Hopefully, a cap section on BBI can function to serve the purpose of gathering information from different places that serve to facilitate the increased understanding of how the cap works and its effect on the Giants’ overall decision making with respect to putting together their roster as whole. It’s one thing to list the order of the cap numbers on the team in such a section – which I intend to do – but it’s another thing to qualitatively break down and analyze patterns that are related to each player’s overall cap situation with respect to the Giants and their long-term and short-term plans for each player. Each year situations change, but teams try their best to control how players fit into the overall scheme of their plans. Hopefully, a cap section on BBI can serve to accumulate a decent enough amount of information so Giants fans who frequent the website can understand how the Giants’ cap situation reflects and determines the moves they make.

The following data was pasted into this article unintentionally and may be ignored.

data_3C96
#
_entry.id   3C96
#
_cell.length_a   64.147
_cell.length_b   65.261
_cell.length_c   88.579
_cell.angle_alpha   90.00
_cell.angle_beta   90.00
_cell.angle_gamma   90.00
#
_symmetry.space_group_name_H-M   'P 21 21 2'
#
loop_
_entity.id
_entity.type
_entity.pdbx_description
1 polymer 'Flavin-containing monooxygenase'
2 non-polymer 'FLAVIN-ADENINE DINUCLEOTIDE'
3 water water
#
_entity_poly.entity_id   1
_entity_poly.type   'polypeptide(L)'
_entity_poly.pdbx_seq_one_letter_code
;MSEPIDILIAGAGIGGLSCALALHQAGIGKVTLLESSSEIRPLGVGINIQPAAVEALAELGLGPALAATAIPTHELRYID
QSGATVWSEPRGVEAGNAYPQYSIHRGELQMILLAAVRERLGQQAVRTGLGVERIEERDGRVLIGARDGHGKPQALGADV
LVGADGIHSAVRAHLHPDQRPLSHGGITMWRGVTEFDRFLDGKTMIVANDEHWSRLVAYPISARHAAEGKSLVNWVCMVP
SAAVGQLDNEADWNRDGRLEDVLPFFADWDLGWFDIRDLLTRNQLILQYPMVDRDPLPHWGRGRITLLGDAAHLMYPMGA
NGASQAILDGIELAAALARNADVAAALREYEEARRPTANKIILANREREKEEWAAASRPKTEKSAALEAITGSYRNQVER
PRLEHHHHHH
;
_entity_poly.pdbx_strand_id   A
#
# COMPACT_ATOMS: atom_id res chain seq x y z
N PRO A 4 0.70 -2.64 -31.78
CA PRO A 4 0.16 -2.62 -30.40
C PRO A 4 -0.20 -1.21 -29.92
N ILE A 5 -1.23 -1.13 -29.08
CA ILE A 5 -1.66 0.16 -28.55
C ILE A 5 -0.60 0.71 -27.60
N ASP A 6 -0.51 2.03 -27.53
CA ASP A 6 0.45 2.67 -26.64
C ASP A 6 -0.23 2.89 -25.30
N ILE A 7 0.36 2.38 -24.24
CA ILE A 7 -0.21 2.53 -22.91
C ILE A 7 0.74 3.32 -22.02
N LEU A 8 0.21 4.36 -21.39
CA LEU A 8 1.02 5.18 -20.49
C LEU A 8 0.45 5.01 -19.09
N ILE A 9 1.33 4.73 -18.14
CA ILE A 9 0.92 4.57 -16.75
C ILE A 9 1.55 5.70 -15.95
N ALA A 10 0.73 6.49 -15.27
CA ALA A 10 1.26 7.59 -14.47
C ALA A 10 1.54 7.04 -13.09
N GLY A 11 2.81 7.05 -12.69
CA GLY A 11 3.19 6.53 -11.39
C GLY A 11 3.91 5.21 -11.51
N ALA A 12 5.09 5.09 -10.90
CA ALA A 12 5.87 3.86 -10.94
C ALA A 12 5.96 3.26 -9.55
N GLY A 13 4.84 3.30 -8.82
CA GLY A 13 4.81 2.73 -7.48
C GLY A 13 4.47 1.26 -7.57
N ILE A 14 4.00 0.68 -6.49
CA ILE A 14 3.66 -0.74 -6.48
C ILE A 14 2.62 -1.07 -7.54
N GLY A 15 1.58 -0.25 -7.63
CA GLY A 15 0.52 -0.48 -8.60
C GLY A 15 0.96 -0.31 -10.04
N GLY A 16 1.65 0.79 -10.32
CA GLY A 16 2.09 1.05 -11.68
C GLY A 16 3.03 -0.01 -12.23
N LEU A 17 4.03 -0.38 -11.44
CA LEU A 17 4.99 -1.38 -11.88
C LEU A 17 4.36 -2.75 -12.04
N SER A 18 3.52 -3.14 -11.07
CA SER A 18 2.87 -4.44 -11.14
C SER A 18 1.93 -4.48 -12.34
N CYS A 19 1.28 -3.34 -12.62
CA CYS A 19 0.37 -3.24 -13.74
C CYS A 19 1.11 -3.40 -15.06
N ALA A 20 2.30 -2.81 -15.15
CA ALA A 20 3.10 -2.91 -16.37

Personally, I look forward to spearheading the creation of such a section here on BBI. Currently, there is no other website on the internet which focuses on such a specific topic. In the coming weeks and months that will change for the better. Websites that focus on the cap for the other teams in the NFC East will be linked here, so that fans understand how the inter-divisional competition fares with respect to their respective cap situations. I encourage people to read and ask questions about the information contained herein; questions will serve to help to drive the content that is put out in this section, and make it a truly interactive experience for readers, rather than one which driven by individual whims alone (that’s what my cap blog linked above is for). It will be fun to integrate this new section on the cap here on BBI. My hope is that readers will find it equally fun and interesting to read.

Aug 051996
 
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On July 25, we sent General Manager George Young a letter asking him to respond to ten questions provided by the senior editor of Big Blue Interactive and our readers. Mr. Young was kind enough to respond to our questions in a hand-written letter, dated July 30, which we have reproduced here. Before he answered the questions, he made the following opening statement.